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Denmark

Denmark

LM Wind Power under fire over solvent care

DENMARK: Exposure to chemicals used at LM Wind Power's factories in Denmark has caused illness and skin problems, a government report into complaints against the manufacturer has found. But the report is inconclusive about the long-term effects of handling the solvent.

The Danish government is investigating blade manufacturing processes at LM factories
The Danish government is investigating blade manufacturing processes at LM factories

LM Wind Power is the biggest manufacturer of wind turbine blades in the world. It has factories globally, including in Denmark, the US and China. A series of allegations by former employees about various illnesses has forced government authorities in Denmark to investigate practices at the company's Danish factories.

The report, by the National Board of Industrial Injuries and the Danish Working Environment Authority, was published in March. It focuses on LM Wind Power at 13 different locations across Denmark and the use of styrene in wind turbine production between 2000 and 2010.

LM Wind Power uses polyester and glass fibre in its blades. Styrene is a solvent that is released during the blade-hardening process.

During this period, the company had been issued with 52 official notifications from the Danish Working Environment Authority relating to chemical health impacts associated with polyester casting of blades. LM Wind Power has also been fined a total DKK 232,500 (EUR31,178) for styrene-related violations of the Work Environment Act.

One of the complainants, 48-year old Lajla Wilkenskjeld, worked for LM Wind Power in Hammelev between 2000 and 2009. The first four years she worked on the production line where styrene was used in the treatment of rotor blades.

"I followed the safety rules in the factory. But after some time I became ill with nausea, diarrhoea and a very bad headache," Wilkenskjeld says. She believes that this was caused by exposure to styrene while she was working at LM Wind Power.

After complaining to management, she was moved to another department. Today she works for another company but still suffers from eczema and stomach problems. But her greatest worries are the future and the risk of cancer.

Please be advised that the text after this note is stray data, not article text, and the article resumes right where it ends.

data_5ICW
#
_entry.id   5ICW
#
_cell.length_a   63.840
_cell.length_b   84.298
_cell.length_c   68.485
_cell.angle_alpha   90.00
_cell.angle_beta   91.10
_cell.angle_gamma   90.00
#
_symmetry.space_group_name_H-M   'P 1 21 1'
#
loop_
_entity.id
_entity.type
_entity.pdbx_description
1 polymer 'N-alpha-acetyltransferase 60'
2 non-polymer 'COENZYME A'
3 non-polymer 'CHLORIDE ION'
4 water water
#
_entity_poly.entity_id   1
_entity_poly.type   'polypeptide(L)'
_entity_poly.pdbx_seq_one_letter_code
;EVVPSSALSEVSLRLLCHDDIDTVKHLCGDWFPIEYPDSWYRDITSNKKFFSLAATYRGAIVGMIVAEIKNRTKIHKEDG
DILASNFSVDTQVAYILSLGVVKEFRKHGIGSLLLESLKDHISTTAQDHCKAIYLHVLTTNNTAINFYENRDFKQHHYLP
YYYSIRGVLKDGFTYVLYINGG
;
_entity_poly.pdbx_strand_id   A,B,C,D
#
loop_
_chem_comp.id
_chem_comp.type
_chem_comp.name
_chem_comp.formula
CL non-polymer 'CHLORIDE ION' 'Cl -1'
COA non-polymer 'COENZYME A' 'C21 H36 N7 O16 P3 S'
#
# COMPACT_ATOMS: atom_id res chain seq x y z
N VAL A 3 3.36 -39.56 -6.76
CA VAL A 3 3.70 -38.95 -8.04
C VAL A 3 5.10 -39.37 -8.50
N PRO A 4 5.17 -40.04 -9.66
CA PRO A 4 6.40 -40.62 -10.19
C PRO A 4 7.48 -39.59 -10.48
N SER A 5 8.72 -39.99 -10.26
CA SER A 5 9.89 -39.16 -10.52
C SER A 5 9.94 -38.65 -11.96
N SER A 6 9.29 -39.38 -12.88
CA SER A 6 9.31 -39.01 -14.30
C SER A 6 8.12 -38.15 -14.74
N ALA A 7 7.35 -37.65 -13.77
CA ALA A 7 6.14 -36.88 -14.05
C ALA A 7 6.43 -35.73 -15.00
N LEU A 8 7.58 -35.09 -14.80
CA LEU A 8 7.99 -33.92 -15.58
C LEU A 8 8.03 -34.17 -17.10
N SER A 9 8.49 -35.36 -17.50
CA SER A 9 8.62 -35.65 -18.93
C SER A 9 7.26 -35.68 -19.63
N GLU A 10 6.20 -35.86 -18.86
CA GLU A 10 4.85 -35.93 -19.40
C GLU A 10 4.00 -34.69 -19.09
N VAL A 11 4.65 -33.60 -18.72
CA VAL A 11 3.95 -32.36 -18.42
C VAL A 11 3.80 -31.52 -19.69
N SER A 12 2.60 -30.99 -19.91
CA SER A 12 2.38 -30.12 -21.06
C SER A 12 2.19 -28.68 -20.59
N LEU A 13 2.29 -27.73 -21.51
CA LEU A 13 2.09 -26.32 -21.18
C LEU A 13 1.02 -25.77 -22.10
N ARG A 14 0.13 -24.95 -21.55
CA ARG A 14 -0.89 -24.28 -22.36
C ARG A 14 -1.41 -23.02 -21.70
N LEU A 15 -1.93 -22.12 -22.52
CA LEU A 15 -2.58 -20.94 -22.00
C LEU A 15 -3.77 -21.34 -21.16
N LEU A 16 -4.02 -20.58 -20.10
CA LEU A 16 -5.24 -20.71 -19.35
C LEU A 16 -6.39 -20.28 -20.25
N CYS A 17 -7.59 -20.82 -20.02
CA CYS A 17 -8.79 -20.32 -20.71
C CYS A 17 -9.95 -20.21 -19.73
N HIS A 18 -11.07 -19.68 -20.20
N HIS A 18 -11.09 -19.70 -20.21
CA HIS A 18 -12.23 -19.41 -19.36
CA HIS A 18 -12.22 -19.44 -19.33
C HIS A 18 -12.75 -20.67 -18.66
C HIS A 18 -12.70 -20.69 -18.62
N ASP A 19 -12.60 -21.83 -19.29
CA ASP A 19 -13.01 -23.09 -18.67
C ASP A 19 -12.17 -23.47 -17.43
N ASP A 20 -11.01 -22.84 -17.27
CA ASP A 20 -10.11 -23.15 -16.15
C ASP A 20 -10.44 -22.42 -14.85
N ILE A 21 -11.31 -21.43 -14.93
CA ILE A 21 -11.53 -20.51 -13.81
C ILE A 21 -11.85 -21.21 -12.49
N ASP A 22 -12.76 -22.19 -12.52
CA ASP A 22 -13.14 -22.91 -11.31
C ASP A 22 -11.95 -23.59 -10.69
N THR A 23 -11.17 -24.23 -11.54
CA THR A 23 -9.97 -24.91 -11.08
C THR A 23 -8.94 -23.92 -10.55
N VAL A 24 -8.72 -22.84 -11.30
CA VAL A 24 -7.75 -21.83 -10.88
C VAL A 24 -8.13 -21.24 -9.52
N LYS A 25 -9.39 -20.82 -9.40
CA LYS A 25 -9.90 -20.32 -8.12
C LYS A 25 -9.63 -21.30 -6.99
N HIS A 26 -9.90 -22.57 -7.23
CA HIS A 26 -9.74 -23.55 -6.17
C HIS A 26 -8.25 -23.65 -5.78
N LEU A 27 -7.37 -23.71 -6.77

The report cites World Health Organisation reports classifying styrene as a suspected carcinogen. But it says that it does not expect LM Wind Power employees to experience a significant number of long-term health problems - such as cancer or brain damage - associated with exposure to styrene. But it does add: "This view may change if hitherto unnotified cases come to light."

Wilkenskjeld has reported her case to the National Board of Industrial Injuries, which has established a task force to examine the reported injuries. Since February, it has received over 80 cases.

Tougher action

LM Wind Power had serious and recurring problems with its work environment, according to employment minister Inger Stojberg. The company should have taken more radical measures as the same type of problems were occuring year after year, she says. She also questions whether the authorities took all necessary measures, and believes that they should have been tougher with LM.

There are alternatives to the use of styrene in wind turbine blade production. Danish firm Vestas, the world's largest wind turbine manufacturer, stopped using polyester in wing manufacturing in the mid-nineties - and thus the solvent styrene. Instead, it uses epoxy as a binder, which gives blades strength and flexibility. However, questions have also been raised over the health effects of epoxy.

Internal investigation

LM Wind Power's spokeswoman Helle Larsen Andersen says that the company is collaborating with the Danish regulatory authorities to review the allegations from past employees over styrene.

"LM Wind Power does not recognise the picture of the company portrayed by them. However, we do take the allegations very seriously as they relate to health and safety. We have immediately launched an internal investigation of the Danish factories in collaboration with impartial external experts."

LM Wind Power has strict rules for how styrene is used in production, she says. Employees attend a two-day external course before joining the company and the use of personal-protection equipment is rigorously enforced for all styrene-related manufacturing processes, she adds.

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